Decoding chronic illness

Derya Unutmaz
JAX Professor Derya Unutmaz, M.D., speaks about his work searching for new effective treatments for chronic illnesses like myalgic encephalomyelitis/chronic fatigue syndrome (ME/CFS). Photo by Charles Camarda.

A JAX scientist has set a bold goal to improve patients’ quality of life by tracking down the immune, metabolic and microbiome changes that contribute to myalgic encephalomyelitis/chronic fatigue syndrome (ME/CFS).

In a TED-style talk at The Jackson Laboratory for Genomic Medicine in Farmington, CT, JAX Professor and immunologist Derya Unutmaz, M.D. shared his hope for a future in which something as simple as a blood test could screen for immunological biomarkers of ME/CFS and also lead to effective treatments.

The event is part of JAX’s 2018 speaker series, JAXtaposition: Cures Can’t Wait, which features TED-style talks on cutting-edge programs and research from JAX scientists and leadership.

The most neglected chronic disease

ME/CFS is a debilitating and poorly understood condition impacting between 836,000 to 2.5 million people. Its cause is currently unknown, and there is no definitive way to diagnosis the condition. “It is probably the most neglected chronic disease we have right now,” said Unutmaz. Symptoms include profound fatigue, cognitive dysfunction, sleep abnormalities and pain.

Unutmaz said that chronic inflammation – the constant irritation of the immune system, for a variety of reasons ranging from infections, our diet to our genetics – damages tissues and accelerates 80-90% of chronic diseases, including Alzheimer’s, cardiovascular disease, cancer, diabetes, and even aging itself. “It’s probably one of the biggest health problems that we have that we don’t understand very well,” said Unutmaz.

Finding a diagnostic tool

While ME/CFS has historically been very poorly understood, evidence has accumulated that the immune systems of ME/CFS patients may be at the root of the disease. This immunological connection sparked Unutmaz’ interest. Part of the reason this disease is so poorly understood, said Unutmaz, is that there’s very little funding to study it. “Funding for ME/CFS is 0.5% of the funding for HIV/AIDS per year, and there are an equal number of patients,” he said.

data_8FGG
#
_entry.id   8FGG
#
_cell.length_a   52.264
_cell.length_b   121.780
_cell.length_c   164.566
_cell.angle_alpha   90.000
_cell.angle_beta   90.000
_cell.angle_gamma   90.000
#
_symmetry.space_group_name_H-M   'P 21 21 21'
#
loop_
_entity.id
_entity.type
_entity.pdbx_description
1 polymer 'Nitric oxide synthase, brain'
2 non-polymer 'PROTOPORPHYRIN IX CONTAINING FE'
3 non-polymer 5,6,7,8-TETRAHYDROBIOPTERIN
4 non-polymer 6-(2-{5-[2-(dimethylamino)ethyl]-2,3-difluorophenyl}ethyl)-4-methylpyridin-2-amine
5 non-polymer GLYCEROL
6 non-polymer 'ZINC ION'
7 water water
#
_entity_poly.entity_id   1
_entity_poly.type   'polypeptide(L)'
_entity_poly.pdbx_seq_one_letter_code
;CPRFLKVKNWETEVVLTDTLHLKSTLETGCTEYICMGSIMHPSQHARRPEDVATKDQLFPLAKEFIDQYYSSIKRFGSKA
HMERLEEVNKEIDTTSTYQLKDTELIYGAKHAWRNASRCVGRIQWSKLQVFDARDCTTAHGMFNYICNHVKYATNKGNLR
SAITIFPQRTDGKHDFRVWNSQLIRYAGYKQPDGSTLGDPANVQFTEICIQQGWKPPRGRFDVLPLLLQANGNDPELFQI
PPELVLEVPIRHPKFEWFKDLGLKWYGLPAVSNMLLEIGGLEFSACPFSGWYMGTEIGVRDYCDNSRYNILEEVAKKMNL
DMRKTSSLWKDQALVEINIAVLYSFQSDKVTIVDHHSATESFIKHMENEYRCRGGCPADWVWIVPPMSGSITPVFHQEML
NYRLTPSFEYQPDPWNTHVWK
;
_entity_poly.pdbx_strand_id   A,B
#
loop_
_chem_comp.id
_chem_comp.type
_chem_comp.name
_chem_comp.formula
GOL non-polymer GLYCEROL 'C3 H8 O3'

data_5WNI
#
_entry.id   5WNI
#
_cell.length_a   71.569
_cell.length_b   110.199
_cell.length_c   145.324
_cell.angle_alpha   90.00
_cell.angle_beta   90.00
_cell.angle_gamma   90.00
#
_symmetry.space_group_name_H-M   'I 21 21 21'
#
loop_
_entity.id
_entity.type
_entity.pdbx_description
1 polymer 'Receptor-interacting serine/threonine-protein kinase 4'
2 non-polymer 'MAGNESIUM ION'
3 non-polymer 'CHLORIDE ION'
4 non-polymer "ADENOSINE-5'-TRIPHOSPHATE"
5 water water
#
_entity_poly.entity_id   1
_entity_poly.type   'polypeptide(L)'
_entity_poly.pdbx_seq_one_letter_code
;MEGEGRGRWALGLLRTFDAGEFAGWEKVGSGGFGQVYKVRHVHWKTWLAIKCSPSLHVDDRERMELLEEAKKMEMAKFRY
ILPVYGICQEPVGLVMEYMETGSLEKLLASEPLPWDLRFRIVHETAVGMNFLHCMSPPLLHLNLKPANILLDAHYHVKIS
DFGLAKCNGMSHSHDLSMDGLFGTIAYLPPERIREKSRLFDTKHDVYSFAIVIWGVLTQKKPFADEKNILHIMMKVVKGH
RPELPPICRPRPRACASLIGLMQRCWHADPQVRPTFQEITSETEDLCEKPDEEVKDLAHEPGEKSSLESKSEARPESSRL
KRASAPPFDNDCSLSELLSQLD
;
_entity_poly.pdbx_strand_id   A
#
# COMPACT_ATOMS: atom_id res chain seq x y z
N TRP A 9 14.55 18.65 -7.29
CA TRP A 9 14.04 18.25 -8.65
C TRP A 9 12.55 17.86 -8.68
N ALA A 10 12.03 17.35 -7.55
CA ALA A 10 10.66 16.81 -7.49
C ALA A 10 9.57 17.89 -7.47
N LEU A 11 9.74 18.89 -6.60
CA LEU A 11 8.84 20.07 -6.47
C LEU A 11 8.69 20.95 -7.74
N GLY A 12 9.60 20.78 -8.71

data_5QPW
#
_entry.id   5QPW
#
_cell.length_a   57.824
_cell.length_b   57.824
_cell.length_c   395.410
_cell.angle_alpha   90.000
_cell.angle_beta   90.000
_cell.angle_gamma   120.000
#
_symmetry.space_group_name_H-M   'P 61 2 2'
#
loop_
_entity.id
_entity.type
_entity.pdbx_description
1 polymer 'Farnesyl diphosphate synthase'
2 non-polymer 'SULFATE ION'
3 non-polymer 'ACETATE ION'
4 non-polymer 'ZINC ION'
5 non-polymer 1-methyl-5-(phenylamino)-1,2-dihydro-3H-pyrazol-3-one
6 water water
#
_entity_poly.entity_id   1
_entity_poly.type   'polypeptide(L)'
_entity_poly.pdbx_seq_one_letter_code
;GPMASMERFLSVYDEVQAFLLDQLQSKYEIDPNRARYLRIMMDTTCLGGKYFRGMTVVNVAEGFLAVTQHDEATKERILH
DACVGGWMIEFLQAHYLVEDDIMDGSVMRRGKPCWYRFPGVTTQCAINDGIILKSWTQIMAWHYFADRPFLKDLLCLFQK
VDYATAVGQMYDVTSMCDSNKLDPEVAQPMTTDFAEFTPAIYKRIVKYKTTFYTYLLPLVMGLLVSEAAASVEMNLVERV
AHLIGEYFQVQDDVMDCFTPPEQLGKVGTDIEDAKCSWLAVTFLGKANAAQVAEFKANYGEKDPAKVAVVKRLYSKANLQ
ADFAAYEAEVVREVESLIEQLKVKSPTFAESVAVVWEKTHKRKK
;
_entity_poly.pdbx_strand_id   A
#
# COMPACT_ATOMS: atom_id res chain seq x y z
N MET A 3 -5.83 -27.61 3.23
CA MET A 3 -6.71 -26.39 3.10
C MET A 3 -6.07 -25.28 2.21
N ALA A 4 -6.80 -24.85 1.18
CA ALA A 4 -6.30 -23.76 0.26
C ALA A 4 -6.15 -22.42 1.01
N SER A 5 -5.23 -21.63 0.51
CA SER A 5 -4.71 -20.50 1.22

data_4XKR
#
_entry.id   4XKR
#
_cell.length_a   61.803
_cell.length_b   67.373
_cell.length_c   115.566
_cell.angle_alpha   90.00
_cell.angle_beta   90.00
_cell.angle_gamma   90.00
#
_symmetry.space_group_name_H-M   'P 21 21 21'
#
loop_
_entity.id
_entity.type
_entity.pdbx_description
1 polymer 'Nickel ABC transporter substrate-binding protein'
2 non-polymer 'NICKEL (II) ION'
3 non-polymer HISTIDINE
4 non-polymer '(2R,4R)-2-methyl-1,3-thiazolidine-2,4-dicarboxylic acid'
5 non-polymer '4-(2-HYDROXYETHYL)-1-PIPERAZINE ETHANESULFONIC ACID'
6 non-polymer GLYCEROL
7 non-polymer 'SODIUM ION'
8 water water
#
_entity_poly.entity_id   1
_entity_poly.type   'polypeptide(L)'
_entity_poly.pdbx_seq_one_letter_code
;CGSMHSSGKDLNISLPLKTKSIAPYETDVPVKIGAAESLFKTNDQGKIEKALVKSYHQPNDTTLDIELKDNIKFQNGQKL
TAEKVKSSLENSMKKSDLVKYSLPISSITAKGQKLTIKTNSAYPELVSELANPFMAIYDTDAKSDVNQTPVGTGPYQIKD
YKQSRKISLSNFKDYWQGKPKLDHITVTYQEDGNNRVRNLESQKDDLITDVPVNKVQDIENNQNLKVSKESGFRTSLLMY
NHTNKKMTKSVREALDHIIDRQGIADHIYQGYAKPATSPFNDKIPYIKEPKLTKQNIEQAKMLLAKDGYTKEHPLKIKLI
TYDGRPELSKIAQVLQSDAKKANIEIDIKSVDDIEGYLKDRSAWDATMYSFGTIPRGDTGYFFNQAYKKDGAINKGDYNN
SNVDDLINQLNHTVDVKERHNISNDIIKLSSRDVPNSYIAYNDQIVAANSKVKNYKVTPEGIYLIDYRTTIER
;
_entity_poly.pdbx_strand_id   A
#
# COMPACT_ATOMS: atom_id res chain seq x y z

Fortunately, this is beginning to change. Unutmaz recently received a $10.6 million center grant from the NIH to study ME/CFS as part of a multi-institutional research effort to create one of the most highly detailed collections of clinical and biological ME/CFS patient data. The goal of this research is to enhance the knowledge and understanding of ME/CFS and create a diagnostic tool which may lead to treatments. The grant builds on his previous $3.3 million award from the National Institute of Allergy and Infectious Diseases.  

Putting the patient back together

Unutmaz hypothesizes that ME/CFS is caused by a change in a patient’s microbiome after an infection. Our microbiome consists of our microbes—trillions of bacteria, viruses, and fungi that are living in and on our bodies.  A misbalance in our microbes can change the makeup of our entire microbiome, which triggers an inflammatory response and causes the immune system to perceive that there is still a danger in our bodies – even when an infection is long gone.

Unutmaz and his collaborators are approaching ME/CFS by examining the unique immune profiles – the dozens of subpopulations of immune cells that are unique to every person, shaped by medical history, past infections, microbiome, diet and more - of more than 100 patients and healthy controls.

“We’re sequencing thousands of species of bacteria. We’re determining hundreds of different populations of immune cells in the same person. We’re also analyzing their metabolism and thousands of different metabolites in their blood. We’re trying to put the patient’s biology back together,” explained Unutmaz.

Using an integrated analysis that requires an incredible amount of computation and technology, he and his group are combining this data with clinical data in order to look for biomarkers of the disease.

Unutmaz says they are already seeing profound differences in the immune systems of ME/CFS patients compared to controls. “We’re very excited about that,” he said. “In my mind, there’s no question that there’s an immunological basis for this disease.” Finding a biological basis for the disease, Unutmaz, said, would enable a physician to easily diagnose ME/CFS by identifying the corresponding biomarker.

Treat the patient, not the disease

Unutmaz cited Hippocrates’ quote, “It is more important to know what sort of person has a disease than to know what sort of disease a person has” as an important summary of the value of personalized medicine. “More than 2,000 years ago, Hippocrates advised us to treat the patient, not the disease,” said Unutmaz.

“Every one of us here is different. Our biology is different,” says Unutmaz. “If we knew our immune system, knew our microbiome, our genetics, our background, our behavior, our medical history and you combine all of that, we have a signature. And we can tailor our treatment just for that person. And I think that this a fundamental shift in the way that we will treat in the future.”

For more information about the JAXtaposition series, visit